The uprising begun in September 1792, with a series of assaults against Spanish settlers in Río Bueno and Lago Ranco.[10] Houses were torched and animals stolen. Ten Spanish settlers are reported to have been killed.[10] Spanish messengers and priests were caught off guard and brutally killed.[11] Spanish refugees escaped north reaching Valdivia.[11] Once authorities realised it was an uprising and not ordinary crime a detachment under the command of Tomás de Figueroa was sent south from Valdivia on October 3, following Futa River.[11] The first step of the campaign was to Daglipulli where the militia of Figeroa was to absorb the 22 soldiers stationed to reach a total of 104 men.[11]

When Figueroa reached the conflict zone the local Huilliches presented themselves as friends.[12] Deeming this to be a tactic to avoid retribution Figueroa had local cacique Manquepán executed along his two sons and seventeen of his men.[12] These men rejected baptism before their death.[13] Subsequently, the Spanish took custody of women and children, while animals were confiscated.[14] Next on the militia continued to cross Bueno River. Thereafter it advanced slowly amidst heavy rains, obstacles put in their way and minor ambushes.[14] Figueroa reached the ruins of Osorno on November 22, the view of which made a strong impression on him.[14] The campaign continued to ravage Huilliche territory in pursuit of rebel elements until it arrived back to Valdivia on January 14, 1793.[15]

Aftermath[edit]

After the Spanish had suppressed the uprising, Royal Governor of Chile Ambrosio O'Higgins summoned local chiefs to the Parliament of Las Canoas.[16] The parliament is historically relevant since the treaty signed at the end of the meeting allowed the Spanish to reestablish the city of Osorno and secure the transit rights between Valdivia and the Spanish mainland settlements next to Chiloé Archipelago (Carelmapu). The indigenous signatories recognized the king of Spain as their sovereign but they kept considerable autonomy in the lands they had not ceded.[17]

Notes[edit]

  1. ^ The city of Osorno had originally been founded by the Spanish in 1558 but was destroyed by Cuncos and Huilliches in 1602 during the destruction of the Seven Cities.
  2. ^ A similar road known as Caicumeo was opened in 1788 in Chiloé Island connecting the Spanish settlements of Ancud and Castro.[6][7]

References[edit]

  1. ^ a b Couyoumdjian, Juan Ricardo (2009). "Reseña de "La frontera de arriba en Chile colonial. Interacción hispano-indígena en el territorio entre Valdivia y Chiloé e imaginario de sus bordes geográficos, 1600-1800" de MARÍA XIMENA URBINA CARRASCO" (PDF). Historia. I (42): 281–283. Retrieved 30 January 2016.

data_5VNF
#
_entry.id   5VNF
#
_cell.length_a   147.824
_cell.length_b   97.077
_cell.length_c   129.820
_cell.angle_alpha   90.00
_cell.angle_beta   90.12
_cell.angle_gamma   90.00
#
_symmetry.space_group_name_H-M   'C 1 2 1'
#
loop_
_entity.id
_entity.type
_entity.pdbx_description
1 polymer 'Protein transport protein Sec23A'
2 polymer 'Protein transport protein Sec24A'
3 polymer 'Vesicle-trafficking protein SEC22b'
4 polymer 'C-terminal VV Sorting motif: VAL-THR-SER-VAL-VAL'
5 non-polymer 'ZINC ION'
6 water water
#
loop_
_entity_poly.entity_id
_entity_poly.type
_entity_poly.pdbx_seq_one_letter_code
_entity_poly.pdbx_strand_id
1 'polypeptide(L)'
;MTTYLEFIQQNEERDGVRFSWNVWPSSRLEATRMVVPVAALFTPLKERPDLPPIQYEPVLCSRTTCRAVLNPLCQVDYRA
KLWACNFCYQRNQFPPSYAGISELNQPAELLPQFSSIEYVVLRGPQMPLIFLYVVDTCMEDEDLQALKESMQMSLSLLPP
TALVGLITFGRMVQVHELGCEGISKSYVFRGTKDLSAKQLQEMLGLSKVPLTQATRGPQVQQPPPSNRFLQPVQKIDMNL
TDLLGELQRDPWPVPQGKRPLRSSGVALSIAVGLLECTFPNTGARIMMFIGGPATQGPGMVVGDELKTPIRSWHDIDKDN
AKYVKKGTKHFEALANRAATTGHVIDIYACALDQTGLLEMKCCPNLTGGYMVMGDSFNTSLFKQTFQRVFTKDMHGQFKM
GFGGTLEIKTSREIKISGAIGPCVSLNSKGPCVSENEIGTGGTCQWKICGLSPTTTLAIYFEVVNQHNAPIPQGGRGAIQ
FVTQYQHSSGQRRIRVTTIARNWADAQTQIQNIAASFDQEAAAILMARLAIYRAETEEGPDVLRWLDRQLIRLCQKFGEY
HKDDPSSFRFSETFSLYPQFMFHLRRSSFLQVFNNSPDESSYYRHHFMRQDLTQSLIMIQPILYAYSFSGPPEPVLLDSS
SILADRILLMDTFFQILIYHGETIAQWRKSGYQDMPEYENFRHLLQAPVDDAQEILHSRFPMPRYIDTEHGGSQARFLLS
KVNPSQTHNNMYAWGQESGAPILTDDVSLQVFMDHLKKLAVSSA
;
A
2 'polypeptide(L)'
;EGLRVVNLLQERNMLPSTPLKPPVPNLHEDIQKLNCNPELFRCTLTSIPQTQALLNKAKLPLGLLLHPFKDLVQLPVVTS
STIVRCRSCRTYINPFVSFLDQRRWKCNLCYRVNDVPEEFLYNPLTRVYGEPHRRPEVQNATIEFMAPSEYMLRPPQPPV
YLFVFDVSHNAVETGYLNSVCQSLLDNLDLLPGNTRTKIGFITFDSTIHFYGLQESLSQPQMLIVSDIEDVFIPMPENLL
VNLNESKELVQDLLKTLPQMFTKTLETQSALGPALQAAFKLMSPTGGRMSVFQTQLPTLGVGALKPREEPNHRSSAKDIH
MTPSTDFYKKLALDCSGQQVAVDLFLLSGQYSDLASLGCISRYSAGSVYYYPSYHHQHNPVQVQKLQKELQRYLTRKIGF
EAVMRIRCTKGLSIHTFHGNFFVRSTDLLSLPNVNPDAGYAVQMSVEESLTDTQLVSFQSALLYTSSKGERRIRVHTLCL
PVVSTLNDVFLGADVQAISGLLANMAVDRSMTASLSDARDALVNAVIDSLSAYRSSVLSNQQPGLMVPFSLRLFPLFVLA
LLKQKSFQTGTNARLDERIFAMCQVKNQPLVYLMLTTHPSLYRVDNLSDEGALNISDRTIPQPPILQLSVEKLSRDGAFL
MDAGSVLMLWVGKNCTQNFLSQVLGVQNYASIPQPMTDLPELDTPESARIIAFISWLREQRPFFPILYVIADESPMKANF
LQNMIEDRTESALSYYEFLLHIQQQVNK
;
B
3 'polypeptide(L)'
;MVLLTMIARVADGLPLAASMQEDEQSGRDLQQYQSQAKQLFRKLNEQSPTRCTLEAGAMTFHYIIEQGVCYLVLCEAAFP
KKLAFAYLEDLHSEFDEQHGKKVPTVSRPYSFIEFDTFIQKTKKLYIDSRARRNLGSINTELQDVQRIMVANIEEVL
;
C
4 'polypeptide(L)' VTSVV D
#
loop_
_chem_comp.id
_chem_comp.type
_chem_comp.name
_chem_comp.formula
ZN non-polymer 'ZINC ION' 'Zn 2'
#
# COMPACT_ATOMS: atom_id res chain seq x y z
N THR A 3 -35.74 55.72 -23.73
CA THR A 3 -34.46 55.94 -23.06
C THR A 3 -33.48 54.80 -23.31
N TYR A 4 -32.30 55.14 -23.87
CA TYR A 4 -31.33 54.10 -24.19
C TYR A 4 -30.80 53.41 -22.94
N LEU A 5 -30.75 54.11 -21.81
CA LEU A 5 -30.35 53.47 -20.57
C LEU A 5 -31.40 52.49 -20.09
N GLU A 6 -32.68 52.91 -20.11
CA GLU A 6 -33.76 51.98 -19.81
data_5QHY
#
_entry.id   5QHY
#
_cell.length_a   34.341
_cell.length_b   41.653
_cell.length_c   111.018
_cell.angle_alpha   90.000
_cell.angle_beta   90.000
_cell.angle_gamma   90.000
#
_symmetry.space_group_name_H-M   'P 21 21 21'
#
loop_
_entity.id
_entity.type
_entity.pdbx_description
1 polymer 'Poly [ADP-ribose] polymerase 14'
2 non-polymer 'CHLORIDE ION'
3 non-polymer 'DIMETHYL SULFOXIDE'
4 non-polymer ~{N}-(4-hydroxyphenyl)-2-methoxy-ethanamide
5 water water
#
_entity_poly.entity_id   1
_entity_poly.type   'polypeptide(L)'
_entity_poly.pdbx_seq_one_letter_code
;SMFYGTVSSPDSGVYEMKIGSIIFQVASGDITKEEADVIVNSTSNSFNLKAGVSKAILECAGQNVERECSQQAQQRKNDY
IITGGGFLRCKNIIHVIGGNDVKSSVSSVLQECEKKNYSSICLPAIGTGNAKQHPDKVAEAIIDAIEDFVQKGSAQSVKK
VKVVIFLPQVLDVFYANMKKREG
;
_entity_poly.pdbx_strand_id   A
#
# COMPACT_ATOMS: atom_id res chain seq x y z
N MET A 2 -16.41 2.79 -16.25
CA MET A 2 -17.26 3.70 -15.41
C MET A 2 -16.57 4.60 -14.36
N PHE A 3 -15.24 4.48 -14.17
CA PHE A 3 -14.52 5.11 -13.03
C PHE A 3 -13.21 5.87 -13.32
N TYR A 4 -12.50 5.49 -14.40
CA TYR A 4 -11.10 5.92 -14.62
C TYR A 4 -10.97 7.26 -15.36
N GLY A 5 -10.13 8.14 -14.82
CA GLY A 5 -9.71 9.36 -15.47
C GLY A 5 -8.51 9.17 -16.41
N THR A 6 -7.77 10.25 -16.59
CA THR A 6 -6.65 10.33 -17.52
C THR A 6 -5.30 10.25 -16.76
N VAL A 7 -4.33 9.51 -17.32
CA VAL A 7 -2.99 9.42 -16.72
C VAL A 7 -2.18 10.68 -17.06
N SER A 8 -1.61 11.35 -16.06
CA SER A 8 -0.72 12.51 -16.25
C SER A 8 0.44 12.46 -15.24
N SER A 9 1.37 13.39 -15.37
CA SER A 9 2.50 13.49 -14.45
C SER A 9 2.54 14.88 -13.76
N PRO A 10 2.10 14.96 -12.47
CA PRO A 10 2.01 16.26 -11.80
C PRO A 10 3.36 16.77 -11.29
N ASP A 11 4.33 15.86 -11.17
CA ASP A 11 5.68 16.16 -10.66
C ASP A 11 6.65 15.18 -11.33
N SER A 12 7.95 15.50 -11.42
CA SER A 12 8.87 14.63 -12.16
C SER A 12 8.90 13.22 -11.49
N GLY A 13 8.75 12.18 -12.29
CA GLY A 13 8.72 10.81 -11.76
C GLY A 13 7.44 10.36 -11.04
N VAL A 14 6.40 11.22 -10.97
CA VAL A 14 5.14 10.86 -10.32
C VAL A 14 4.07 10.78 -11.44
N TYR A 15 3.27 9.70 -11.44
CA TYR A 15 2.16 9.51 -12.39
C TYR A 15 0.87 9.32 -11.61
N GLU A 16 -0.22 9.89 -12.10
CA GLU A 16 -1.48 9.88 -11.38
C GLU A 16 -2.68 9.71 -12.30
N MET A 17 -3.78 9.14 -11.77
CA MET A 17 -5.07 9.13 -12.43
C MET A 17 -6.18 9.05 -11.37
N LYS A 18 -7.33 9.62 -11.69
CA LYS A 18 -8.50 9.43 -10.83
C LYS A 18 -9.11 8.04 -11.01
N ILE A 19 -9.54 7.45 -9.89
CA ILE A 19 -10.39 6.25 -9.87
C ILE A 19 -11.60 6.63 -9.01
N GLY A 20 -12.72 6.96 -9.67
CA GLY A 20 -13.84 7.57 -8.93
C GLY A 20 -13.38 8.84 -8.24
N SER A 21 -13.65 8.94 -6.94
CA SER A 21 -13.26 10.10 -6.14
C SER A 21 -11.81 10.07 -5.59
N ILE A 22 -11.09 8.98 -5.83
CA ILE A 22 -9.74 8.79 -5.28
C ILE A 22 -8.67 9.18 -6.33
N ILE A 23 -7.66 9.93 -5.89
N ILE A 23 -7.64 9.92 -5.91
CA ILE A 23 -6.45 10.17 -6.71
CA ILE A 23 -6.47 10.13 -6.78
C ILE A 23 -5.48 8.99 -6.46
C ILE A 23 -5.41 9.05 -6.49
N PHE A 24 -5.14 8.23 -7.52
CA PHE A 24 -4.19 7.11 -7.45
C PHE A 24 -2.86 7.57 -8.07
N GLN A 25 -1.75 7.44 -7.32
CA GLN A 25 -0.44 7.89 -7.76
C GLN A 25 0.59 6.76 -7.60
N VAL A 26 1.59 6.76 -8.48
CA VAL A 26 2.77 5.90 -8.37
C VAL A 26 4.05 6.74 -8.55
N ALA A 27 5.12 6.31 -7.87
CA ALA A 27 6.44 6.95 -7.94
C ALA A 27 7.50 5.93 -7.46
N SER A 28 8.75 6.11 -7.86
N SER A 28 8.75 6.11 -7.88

2. ^ Urbina Carrasco, 2009, p. 174.
  3. ^ Illanes Oliva, M. Angélica (2014). "La cuarta frontera. El caso del territorio valdiviano (Chile, XVII–XIX)". Atenea. 509: 227–243. Retrieved 30 January 2016.
  4. ^ a b Barros Arana 2000, p. 49.
  5. ^ a b c d Barros Arana 2000, p. 50.
  6. ^ León León, Marco Antonio (2015). "Una Provincia "Enteramente Insular": Geografía, exploraciones y cotidianeidad en Chiloé Republicano, Chile (1826-1900)". Magallania. 43 (1). Retrieved 30 January 2016.
  7. ^ Sahady Villanueva, Antonio; Bravo Sánchez, José; Quilodrán Rubio, Carolina (2010). "Flandes Indiano Chiloense: un patrimonio invencible en el tiempo". Revista de Urbanismo (in Spanish). 23: 1–27. Archived from the original on 20 December 2016. Retrieved 30 January 2016.
  8. ^ Febrés, Andrés (1765). Arte de la lengua general del Reyno de Chile, con un diálogo chileno-hispano muy curioso : a que se añade la doctrina christiana, esto es, rezo, catecismo, coplas, confesionario, y pláticas, lo más en lengua chilena y castellana : y por fin un vocabulario hispano-chileno, y un calepino chileno-hispano mas copioso (in Spanish). Lima. p. 465.
  9. ^ Hanisch Espíndola, Walter (1972). Itinerario y pensamiento de los jesuitas expulsos de Chile, 1767-1815 (in Spanish). Santiago de Chile: Editorial Andrés Bello. p. 251.
  10. ^ a b c d Barros Arana 2000, p. 65.
  11. ^ a b c d Barros Arana 2000, p. 66.
  12. ^ a b Barros Arana 2000, p. 67.
  13. ^ Barros Arana 2000, p. 68.
  14. ^ a b c Barros Arana 2000, p. 69.
  15. ^ Barros Arana 2000, p. 70.
  16. ^ Alcamán, Eugenio. "El parlamento general de Las Canoas" (in Spanish).
  17. ^ Contreras Painemal, Carlos (2011). "Los Tratados celebrados por los Mapuche con la Corona Española, la República de Chile y la República de Argentina". Retrieved 3 December 2013. Cite journal requires |journal= (help)

Bibliography[edit]